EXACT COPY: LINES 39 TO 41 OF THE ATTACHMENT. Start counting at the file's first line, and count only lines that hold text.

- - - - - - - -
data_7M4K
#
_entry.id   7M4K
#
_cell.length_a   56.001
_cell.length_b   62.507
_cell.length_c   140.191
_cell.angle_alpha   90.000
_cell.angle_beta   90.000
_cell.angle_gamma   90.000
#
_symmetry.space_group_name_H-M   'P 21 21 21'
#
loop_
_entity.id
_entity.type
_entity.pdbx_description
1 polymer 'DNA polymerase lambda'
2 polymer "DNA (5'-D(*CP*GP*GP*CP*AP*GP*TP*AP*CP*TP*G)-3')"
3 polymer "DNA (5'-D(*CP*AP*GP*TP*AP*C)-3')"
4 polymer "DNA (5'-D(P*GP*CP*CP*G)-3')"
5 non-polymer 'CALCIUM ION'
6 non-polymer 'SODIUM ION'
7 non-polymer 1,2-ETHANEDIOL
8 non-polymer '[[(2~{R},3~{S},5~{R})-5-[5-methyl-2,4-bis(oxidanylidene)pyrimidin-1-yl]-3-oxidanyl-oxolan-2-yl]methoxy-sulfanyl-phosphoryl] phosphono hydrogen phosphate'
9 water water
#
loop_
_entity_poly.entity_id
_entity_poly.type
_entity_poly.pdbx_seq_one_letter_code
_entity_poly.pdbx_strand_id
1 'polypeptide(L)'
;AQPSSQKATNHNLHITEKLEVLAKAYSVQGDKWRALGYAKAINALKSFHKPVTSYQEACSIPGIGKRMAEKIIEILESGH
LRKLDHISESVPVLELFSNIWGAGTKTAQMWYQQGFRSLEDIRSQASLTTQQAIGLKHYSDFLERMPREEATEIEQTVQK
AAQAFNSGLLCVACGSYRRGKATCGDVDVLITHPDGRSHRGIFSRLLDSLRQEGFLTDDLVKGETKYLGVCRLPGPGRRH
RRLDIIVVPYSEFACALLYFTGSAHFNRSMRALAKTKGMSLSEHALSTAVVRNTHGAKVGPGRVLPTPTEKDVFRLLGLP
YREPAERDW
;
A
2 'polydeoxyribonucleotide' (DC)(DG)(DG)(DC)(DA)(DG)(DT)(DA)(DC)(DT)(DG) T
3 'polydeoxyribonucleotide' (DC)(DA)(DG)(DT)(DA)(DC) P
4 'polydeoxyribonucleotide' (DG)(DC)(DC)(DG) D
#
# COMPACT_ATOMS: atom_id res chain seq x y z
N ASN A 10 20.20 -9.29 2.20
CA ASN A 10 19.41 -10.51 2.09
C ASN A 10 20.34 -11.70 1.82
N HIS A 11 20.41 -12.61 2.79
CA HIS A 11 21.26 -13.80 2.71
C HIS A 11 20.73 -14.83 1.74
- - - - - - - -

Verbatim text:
;
A
2 'polydeoxyribonucleotide' (DC)(DG)(DG)(DC)(DA)(DG)(DT)(DA)(DC)(DT)(DG) T